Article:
Sect. 2. This article shall be inoperative

unless it shall have been ratified as an

amendment to the Constitution by the

legislatures of three-fourths of the

several states within seven years from

the date of its submission to the States

by the Congress.

23rd Amendment

Sect. 1. The District constituting the

seat of Government of the United States

shall appoint in such manner as the

Congress may direct: A number of electors

of President and Vice President equal to the whole

number of Senators and Representative in

Congress to which the District

would be entitled if it were a State,

but in no event more than the least

populous State; they shall be considered,

for the purposes of the election

of President and Vice President, to be electors

appointed by a State; and they shall meet in

the District and perform such duties

as provided by the twelfth article of amendment.

Sect. 2. The Congress shall have power to

enforce this article by appropriate legislation.

24th Amendment

Sect. 1. The right of citizens of the United

States to vote in any primary or other election

for President or Vice President,

for electors for President or Vice President,

or for Senator or Representative in Congress,

shall not be denied or abridged by

the United States or any State by reason

of failure to pay any poll tax or other tax.

Sect. 2.The Congress shall have power to

enforce this article by appropriate legislation.

25th Amendment

Sect. 1. In case of the removal of the President

from office or of his death or resignation, the

Vice President shall become President.

Sect. 2. Whenever there is a vacancy in the

office of the Vice President, the President

shall nominate a Vice President who shall take

office upon confirmation by a majority vote of

both Houses of Congress.

Sect. 3. Whenever the President transmits

to the President pro tempore of the Senate

and the Speakers of the House of

Representatives his written declaration

that he is unable to discharge the powers

and duties of his office, and until he transmits

to them a written declaration to the contrary,

such powers and duties shall be discharged by

the Vice President as Acting President.

Sect. 4. Whenever the Vice President and a

majority of either the principal officers of

the executive departments or of such other

body as Congress may by law provide, transmit

to the President pro tempore of the Senate

and the Speaker of the House of Representatives

their written declaration that the President

is unable to discharge the powers and duties

of his office, the Vice President shall

immediately assume the powers and duties

of the office as Acting President. Thereafter,

when the President transmits to the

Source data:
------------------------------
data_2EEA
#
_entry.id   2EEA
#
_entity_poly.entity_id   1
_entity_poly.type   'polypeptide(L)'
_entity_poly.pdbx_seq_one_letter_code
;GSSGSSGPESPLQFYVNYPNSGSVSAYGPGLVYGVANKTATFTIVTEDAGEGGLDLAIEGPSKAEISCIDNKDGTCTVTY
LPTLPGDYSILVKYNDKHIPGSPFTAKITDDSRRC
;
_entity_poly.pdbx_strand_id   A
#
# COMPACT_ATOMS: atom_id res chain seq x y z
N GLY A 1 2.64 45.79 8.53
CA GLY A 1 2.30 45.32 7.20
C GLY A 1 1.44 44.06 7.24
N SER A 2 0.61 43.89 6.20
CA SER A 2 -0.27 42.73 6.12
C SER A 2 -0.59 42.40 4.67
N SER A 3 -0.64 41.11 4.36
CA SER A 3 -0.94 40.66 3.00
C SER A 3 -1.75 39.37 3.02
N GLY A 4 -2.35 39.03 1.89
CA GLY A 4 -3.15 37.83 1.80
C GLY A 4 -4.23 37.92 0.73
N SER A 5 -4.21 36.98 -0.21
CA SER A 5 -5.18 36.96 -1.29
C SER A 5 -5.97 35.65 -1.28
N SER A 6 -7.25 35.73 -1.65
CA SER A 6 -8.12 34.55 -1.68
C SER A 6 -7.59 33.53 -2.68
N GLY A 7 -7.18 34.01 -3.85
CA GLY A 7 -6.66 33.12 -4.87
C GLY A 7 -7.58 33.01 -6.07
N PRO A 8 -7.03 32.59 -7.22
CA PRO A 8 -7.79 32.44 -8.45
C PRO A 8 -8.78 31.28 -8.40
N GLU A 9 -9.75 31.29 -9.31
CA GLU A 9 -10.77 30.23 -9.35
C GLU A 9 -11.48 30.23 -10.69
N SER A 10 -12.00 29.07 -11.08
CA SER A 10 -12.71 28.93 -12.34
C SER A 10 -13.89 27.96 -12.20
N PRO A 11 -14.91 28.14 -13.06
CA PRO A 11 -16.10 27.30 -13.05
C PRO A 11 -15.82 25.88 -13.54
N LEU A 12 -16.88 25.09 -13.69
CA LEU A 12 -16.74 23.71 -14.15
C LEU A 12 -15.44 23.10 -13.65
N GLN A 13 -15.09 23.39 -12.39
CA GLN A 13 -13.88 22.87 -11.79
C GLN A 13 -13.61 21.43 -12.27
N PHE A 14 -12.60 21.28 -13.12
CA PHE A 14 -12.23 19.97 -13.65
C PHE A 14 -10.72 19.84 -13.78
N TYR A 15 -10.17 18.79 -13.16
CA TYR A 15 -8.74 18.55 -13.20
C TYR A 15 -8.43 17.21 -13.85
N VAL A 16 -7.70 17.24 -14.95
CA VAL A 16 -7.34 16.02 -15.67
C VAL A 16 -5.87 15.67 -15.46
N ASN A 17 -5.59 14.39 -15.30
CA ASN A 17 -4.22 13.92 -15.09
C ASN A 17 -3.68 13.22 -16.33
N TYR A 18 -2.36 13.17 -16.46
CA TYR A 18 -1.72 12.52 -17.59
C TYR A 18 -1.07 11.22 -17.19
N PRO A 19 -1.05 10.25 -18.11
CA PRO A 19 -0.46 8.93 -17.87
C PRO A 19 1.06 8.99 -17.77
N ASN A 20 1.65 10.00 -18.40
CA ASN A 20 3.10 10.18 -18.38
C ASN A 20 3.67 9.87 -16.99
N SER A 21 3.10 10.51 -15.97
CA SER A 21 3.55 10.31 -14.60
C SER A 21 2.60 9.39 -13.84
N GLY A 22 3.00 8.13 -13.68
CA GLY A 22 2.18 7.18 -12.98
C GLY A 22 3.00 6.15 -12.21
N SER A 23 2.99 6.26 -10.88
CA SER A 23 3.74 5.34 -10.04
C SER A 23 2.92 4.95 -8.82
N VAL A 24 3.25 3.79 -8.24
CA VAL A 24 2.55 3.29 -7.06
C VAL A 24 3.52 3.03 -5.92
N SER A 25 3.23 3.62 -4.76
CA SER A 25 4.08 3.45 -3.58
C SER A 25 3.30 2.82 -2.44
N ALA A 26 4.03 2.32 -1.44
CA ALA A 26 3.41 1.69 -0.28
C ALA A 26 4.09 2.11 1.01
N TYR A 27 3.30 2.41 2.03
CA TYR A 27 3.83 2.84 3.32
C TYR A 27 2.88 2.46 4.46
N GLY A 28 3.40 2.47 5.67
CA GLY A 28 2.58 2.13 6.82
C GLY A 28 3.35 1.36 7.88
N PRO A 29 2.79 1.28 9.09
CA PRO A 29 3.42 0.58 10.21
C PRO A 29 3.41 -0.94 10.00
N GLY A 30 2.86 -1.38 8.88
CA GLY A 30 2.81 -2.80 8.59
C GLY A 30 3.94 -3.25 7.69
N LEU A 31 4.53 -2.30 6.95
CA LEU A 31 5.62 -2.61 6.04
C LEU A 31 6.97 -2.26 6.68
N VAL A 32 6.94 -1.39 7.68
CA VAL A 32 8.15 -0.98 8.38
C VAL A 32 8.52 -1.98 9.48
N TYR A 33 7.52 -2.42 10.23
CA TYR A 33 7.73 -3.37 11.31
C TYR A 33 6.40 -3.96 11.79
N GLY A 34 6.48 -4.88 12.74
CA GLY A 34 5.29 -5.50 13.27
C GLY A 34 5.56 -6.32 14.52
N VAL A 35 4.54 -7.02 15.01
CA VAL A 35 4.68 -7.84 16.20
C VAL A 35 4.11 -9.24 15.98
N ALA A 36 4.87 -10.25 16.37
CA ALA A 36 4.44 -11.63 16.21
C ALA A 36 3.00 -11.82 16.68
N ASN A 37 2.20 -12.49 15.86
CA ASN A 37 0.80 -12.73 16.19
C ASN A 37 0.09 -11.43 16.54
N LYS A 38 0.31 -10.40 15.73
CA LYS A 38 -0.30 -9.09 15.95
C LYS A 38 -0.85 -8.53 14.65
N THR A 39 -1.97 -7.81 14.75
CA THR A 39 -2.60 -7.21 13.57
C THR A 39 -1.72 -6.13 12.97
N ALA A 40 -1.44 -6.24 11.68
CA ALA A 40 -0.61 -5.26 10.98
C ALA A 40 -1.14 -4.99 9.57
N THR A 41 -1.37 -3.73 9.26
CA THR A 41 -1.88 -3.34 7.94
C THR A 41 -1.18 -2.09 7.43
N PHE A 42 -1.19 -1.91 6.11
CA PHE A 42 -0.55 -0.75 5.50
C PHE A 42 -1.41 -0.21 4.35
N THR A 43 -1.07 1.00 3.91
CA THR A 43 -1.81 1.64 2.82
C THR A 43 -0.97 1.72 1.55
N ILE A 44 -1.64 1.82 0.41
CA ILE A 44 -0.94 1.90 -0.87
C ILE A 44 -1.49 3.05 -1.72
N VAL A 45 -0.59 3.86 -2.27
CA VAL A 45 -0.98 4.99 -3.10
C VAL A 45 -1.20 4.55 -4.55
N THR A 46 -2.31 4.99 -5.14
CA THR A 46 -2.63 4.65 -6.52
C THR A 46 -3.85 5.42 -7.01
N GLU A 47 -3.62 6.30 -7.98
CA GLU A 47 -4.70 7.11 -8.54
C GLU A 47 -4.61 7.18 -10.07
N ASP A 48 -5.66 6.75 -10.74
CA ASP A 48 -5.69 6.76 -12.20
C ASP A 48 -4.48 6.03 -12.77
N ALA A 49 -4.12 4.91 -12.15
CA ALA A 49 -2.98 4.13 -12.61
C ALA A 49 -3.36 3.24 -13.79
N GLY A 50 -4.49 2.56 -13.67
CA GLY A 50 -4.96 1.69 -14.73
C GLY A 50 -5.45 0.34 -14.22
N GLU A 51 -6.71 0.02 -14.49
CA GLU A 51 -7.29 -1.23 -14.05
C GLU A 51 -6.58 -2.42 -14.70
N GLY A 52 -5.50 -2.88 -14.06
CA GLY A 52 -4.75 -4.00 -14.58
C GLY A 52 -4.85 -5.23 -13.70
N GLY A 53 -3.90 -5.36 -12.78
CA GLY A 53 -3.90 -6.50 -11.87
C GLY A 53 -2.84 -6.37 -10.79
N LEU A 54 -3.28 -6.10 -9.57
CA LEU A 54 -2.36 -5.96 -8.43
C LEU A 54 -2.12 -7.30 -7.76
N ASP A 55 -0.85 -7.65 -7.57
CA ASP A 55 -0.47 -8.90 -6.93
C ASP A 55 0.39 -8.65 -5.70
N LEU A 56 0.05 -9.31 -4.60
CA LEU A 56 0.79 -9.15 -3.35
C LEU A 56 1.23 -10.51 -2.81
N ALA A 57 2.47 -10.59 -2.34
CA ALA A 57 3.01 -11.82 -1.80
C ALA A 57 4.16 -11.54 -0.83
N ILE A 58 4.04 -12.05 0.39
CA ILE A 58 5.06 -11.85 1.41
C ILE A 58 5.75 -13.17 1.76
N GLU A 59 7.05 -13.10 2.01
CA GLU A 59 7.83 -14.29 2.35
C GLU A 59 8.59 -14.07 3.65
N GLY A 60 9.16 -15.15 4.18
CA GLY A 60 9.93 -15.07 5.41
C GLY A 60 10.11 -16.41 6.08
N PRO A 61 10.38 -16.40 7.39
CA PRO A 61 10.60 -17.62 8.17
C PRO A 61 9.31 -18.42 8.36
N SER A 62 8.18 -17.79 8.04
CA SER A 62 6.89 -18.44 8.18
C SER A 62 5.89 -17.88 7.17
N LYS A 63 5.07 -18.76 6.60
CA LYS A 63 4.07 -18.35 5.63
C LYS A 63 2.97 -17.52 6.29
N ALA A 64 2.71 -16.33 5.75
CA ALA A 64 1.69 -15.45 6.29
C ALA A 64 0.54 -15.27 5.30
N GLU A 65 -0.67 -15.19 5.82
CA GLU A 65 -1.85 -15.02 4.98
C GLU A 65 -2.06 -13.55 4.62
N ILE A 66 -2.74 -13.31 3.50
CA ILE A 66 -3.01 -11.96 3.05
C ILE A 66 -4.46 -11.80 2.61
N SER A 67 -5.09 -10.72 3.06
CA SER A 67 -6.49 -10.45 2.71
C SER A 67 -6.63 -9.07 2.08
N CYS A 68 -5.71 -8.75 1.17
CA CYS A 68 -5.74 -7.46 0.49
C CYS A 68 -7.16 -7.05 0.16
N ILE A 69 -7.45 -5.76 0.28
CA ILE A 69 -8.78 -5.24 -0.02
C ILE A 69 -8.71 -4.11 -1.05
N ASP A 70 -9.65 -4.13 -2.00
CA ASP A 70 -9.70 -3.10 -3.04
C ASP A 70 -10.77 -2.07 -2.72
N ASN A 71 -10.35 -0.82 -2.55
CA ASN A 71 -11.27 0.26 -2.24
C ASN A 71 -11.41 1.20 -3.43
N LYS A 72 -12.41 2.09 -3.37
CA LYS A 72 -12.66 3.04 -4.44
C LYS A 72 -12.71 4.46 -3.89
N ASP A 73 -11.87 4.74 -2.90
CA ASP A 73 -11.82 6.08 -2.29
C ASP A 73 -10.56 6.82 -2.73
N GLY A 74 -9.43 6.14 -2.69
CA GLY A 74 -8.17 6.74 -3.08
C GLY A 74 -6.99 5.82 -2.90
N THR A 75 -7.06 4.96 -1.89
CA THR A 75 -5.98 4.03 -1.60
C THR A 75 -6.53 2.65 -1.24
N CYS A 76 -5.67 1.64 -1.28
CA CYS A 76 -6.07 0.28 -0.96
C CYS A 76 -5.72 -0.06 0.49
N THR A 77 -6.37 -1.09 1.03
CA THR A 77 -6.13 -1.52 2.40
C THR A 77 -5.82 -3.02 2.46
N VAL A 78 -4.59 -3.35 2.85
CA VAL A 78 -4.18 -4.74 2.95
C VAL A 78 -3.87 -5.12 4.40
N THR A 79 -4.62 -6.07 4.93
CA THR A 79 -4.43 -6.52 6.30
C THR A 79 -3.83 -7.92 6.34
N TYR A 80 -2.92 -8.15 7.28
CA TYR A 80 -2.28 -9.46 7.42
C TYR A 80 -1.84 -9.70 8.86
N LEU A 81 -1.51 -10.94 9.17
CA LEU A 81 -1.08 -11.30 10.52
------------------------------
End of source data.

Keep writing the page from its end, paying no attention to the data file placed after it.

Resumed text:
President pro tempore of the Senate and

the Speaker of the House of Representatives

his written declaration that no inability exists, he

shall resume the powers and duties of his

office unless the Vice President and a majority

of either the principal officers of the

executive department or of such other body

as Congress may by law provide, transmit within

four days to the President pro tempore of the

Senate and the Speaker of the House of

Representatives their written declaration

that the President is unable to discharge the

powers and duties of his office. Thereupon

Congress shall decide the issue, assembling

within forty-eight hours for that purpose if not in

session. If the Congress, within twenty-one

days after Congress is required to assemble,

determines by two-thirds vote of both Houses that

the President is unable to discharge the powers

and duties of his or her office, the Vice President

shall continue to discharge the same as Acting

President; otherwise, the President shall

resume the powers and duties of his or her office.


26th Amendment

Sect. 1. The right of citizens of the United States,

who are eighteen years of age or older, to vote shall

not be denied or abridged by the United States or

by any State on account of age.

Sect. 2. The Congress shall have the power to

enforce this article by appropriate legislation.

THIS IS A UPDATE UNITED STATES CONSTITUTION FROM

THE ORIGINAL CONTEXT ON THE DEMOCRACY OF THE UNITED STATES OF NORTH AMERICA.

IN THE YEAR NINETEEN HUNDREDTH NINETY ONE.

John Kennedy Jr. reviewed the 1991 copy  and sent it back edited.  John Jr. e-mailed the copy back early 1997.

This new Constitution has been put here for you all to vote for, and make it a new Nation for and by all of us of a new day.
There were 850 copies posted and sent out in 1991 for review as file USA-NEW.EXE on BBS all across America and 35
mailed on disks for review in 1991.